Houston Community College CDL School

Topic 22303 | Page 6

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Jeremy C.'s Comment
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So close and doing so Awesome!

dancing-dog.gif

Splitter's Comment
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The clutch in my first trsiner’s Truck felt like a ton of pressure resistance against my left knee. The clutch in my second trainer’s truck was a dream compared to that. That said, it was still torture on my left knee which had never been exercised in this way ever before. Even with marathon dance sessions growing up as a NYC club kid!

Hope the backing references points start clicking better for ya! Just remember to do slow movements on the wheel. I tended to oversteer when I corrected. Dang four wheeler habit.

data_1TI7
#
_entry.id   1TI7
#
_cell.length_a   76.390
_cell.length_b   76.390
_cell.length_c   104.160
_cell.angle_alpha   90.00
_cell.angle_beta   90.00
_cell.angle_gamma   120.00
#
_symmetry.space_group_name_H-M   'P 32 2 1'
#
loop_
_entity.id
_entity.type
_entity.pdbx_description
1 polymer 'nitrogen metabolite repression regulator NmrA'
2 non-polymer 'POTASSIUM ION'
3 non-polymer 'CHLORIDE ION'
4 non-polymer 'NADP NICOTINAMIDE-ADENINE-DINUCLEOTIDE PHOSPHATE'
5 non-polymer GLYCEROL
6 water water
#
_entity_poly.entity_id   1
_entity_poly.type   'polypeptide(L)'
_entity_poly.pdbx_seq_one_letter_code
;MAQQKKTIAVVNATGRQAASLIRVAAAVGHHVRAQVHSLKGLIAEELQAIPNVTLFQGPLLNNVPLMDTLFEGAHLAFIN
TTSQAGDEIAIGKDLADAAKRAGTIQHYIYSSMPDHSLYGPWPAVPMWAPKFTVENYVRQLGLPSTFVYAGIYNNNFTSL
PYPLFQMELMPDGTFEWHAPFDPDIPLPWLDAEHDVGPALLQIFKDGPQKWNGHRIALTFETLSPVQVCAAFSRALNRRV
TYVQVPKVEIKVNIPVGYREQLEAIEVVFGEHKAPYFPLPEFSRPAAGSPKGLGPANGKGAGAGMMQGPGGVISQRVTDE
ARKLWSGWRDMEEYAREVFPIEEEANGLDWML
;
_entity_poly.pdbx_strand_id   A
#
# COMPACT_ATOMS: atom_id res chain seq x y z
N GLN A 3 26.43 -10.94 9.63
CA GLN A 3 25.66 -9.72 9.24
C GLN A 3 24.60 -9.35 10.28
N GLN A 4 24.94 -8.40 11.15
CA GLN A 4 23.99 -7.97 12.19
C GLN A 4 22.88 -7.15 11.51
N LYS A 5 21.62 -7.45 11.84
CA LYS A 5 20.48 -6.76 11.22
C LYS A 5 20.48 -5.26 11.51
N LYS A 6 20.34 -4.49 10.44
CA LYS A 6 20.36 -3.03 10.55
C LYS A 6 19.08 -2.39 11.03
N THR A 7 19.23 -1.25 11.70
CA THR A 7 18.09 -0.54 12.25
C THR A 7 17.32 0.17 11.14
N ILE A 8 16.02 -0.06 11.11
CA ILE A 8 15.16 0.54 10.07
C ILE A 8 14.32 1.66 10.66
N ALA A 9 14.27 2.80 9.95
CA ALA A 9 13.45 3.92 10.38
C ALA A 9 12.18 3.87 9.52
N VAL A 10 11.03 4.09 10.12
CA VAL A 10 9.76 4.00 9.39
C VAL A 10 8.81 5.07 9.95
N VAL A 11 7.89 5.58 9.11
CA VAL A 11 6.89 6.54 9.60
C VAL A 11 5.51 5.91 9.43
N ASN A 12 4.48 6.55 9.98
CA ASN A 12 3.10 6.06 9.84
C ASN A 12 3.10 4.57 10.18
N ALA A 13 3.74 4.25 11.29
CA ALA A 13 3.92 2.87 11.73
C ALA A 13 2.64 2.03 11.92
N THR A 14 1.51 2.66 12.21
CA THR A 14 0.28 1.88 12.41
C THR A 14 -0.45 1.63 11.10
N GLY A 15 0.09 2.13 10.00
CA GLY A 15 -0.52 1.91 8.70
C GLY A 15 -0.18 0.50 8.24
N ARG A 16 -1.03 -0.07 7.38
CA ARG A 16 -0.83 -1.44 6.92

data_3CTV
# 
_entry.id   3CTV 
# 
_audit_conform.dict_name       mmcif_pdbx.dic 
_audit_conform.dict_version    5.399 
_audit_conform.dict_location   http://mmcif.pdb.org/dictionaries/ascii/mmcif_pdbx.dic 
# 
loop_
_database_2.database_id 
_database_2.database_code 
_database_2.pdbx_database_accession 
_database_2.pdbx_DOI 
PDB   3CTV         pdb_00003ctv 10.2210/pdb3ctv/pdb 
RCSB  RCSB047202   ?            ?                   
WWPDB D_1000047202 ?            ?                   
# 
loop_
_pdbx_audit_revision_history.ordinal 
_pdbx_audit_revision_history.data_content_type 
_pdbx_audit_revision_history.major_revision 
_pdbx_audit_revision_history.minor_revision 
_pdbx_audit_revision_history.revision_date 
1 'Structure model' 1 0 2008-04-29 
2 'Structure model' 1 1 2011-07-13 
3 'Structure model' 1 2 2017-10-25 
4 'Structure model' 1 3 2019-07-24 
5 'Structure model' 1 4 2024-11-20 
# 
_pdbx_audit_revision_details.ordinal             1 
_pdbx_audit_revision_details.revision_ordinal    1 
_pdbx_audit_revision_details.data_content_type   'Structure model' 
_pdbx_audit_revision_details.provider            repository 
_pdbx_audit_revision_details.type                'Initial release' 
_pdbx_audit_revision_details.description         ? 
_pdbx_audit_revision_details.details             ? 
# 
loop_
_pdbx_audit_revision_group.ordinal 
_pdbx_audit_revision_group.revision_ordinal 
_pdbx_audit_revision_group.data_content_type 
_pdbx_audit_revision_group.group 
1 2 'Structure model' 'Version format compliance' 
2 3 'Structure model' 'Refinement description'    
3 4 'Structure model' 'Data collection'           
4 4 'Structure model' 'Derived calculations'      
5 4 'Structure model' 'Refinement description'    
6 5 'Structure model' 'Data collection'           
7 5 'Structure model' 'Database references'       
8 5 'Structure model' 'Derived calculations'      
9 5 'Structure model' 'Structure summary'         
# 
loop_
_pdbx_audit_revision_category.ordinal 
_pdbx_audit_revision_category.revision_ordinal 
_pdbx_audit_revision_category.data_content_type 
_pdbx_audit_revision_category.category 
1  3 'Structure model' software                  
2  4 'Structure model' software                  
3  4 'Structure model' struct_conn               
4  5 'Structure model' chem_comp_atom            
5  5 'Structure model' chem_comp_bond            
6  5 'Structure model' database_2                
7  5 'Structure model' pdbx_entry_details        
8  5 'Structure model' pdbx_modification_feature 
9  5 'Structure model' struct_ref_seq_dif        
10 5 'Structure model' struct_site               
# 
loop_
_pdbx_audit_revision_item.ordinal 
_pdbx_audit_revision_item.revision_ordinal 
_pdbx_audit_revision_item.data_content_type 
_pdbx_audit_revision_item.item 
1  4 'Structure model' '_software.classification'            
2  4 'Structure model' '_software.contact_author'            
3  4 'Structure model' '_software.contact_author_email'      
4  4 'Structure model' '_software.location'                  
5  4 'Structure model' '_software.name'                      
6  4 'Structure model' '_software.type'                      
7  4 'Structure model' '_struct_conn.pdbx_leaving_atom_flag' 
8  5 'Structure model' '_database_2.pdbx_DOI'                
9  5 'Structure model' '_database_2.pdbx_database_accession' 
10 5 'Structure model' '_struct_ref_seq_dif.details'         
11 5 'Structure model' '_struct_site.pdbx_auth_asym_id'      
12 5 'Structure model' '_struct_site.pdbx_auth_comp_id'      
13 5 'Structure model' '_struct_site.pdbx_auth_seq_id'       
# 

Good luck & stay safe!

OWI:

Operating While Intoxicated

Yuuyo Y.'s Comment
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So we have class at 14:00 today for driving and I'm reviewing my pre-trip. Does anyone know if the tug test and service brake tests come after the air brake test or as part of the incab? No instructor has yelled as us for doing the tug tests after we've done air brake tests in the trucks, but when I watch some videos, they're doing the tug tests as part of the in-cab THEN demonstrating the air brake test.

I feel pretty good about the pre-trip, but I can't let myself get complacent so I'm still revising. I'll probably arrive at school at 13:00 to practice.

G-Town's Comment
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So we have class at 14:00 today for driving and I'm reviewing my pre-trip. Does anyone know if the tug test and service brake tests come after the air brake test or as part of the incab? No instructor has yelled as us for doing the tug tests after we've done air brake tests in the trucks, but when I watch some videos, they're doing the tug tests as part of the in-cab THEN demonstrating the air brake test.